• Establish a companywide policy regarding human trafficking—It’s critical to have a policy in place that allows you to respond to reports of human trafficking at your business. This policy should clearly communicate your company’s commitment to combating all forms of human trafficking and account for regular employee training. This policy should be distributed to staff as well as any contractors you partner with.
  • Display signage in the workplace that highlights human trafficking indicators and how to seek help—Human trafficking can be difficult to spot, so it’s important that employees are reminded to stay vigilant. Posting signage in your hotel regarding human trafficking not only raises employee awareness, but it also may be required by some state laws. Signage should provide an overview of how to spot human trafficking activity and include contact information for the NHTRC.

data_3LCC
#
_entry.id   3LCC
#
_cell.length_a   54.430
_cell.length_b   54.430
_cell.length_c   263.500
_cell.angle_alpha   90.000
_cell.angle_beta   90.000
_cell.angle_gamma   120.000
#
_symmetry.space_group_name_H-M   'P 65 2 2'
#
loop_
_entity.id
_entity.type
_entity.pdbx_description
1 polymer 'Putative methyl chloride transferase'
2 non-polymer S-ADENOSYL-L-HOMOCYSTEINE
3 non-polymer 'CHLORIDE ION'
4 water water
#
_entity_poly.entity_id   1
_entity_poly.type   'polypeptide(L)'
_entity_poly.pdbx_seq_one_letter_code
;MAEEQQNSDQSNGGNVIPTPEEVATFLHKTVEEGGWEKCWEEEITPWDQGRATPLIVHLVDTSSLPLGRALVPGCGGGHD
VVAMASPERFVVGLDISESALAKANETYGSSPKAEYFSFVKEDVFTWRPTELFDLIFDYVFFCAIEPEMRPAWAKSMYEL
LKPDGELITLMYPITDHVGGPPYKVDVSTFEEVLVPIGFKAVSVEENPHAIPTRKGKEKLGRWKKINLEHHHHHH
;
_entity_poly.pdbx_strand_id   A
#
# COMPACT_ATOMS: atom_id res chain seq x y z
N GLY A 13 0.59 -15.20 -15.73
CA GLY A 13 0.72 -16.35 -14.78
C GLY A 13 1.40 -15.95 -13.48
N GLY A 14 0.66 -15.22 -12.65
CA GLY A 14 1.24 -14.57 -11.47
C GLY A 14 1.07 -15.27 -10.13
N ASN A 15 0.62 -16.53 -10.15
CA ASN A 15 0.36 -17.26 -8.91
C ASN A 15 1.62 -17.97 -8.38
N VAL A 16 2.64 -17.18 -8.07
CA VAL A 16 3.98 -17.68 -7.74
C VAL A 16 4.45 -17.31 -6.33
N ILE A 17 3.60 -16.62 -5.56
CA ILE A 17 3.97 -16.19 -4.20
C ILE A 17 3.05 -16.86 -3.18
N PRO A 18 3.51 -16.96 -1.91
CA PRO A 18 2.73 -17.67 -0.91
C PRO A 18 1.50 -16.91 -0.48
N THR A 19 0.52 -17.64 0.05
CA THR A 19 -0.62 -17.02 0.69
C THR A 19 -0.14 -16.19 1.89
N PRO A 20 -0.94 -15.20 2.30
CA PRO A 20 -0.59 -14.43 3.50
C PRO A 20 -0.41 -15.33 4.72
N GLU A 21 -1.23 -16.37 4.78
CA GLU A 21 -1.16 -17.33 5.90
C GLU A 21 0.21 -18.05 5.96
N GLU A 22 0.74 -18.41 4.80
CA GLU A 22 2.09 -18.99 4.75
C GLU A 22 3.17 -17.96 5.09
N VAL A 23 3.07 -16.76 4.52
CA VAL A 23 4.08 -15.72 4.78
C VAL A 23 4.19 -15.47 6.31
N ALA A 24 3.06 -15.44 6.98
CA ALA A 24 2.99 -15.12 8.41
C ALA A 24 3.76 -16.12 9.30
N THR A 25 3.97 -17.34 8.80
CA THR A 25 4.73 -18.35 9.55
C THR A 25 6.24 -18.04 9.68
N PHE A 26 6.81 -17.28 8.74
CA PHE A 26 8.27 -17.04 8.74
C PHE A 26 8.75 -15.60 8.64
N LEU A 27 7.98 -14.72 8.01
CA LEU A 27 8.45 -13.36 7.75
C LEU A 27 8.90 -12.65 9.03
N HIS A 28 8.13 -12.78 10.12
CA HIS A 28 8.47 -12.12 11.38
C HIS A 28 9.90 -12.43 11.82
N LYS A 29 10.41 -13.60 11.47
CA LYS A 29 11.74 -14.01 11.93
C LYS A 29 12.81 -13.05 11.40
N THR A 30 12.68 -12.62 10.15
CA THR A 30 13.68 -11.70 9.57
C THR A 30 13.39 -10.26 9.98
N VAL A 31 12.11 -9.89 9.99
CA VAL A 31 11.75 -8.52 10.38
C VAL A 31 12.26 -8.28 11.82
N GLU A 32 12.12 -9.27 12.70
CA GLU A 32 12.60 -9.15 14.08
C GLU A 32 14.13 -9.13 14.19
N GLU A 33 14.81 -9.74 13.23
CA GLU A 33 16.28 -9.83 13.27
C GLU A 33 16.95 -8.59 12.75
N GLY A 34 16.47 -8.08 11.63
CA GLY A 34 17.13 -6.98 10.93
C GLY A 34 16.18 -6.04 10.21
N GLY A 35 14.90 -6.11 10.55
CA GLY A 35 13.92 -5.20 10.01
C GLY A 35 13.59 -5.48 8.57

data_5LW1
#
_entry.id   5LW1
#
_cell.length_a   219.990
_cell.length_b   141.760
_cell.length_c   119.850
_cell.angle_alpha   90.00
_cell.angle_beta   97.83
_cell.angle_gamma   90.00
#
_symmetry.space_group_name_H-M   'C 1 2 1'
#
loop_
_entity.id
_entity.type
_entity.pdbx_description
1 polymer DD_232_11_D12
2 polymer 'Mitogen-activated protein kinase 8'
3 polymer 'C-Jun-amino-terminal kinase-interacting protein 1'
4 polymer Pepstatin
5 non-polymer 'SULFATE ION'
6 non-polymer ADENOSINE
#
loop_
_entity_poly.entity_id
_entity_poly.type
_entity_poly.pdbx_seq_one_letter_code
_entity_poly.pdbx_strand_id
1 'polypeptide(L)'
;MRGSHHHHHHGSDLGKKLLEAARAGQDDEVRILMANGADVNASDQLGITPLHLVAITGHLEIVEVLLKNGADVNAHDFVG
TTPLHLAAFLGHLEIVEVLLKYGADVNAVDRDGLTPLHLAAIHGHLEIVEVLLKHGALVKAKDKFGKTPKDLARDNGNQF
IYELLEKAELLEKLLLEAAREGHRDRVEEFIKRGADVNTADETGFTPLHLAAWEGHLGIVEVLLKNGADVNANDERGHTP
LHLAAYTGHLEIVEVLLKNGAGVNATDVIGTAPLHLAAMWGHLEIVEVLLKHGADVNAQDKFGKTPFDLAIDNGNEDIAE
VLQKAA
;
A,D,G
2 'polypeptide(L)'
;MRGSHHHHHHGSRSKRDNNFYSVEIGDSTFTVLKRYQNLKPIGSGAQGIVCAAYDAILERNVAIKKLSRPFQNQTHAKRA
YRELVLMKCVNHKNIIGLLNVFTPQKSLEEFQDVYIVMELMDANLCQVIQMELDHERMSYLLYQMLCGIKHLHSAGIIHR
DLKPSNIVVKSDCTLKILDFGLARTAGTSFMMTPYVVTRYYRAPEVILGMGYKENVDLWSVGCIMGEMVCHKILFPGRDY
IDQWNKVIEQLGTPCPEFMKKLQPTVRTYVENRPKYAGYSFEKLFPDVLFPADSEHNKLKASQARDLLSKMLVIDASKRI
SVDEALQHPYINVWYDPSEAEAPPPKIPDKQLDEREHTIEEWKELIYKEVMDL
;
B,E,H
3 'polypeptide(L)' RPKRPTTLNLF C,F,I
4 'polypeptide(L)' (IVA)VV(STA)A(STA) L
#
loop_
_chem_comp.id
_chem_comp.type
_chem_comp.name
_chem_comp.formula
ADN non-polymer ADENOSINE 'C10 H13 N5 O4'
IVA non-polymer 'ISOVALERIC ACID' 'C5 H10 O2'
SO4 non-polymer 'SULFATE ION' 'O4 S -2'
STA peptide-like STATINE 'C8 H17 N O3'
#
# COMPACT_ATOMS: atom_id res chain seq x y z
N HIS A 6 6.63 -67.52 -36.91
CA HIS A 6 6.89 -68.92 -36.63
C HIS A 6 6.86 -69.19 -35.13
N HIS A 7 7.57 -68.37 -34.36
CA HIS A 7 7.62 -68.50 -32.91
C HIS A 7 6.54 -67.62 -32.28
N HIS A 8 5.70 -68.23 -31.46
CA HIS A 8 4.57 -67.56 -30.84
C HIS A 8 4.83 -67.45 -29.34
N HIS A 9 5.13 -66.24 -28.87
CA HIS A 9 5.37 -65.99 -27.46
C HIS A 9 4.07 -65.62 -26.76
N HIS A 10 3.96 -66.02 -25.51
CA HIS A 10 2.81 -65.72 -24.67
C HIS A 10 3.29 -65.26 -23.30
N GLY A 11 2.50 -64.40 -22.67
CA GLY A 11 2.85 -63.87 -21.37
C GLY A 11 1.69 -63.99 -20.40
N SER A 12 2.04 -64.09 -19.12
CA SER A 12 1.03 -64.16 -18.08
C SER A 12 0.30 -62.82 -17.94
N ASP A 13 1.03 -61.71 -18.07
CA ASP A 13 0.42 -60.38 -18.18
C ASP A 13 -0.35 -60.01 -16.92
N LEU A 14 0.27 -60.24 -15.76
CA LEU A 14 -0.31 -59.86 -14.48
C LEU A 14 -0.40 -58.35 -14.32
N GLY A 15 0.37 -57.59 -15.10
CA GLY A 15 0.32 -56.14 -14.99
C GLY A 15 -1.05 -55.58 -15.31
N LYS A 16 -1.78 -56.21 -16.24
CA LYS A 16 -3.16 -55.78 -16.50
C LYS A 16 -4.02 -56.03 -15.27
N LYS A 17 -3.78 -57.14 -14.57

• Establish partnerships with local law enforcement and human trafficking task forces—Partnering with local law enforcement and human trafficking task forces is critical when it comes to human trafficking prevention. Not only does fostering relationships with these groups ensure your business knows who to contact should concerns arise, but it can also aid in the continued education of your staff. Some businesses even work with law enforcement and human trafficking task forces to hone their employee training materials.

Again, there may be specific regulations related to human trafficking training and prevention that impact your business. Be sure to work with qualified legal and insurance professionals when establishing policies and procedures.

For more ways to protect your business, contact us today.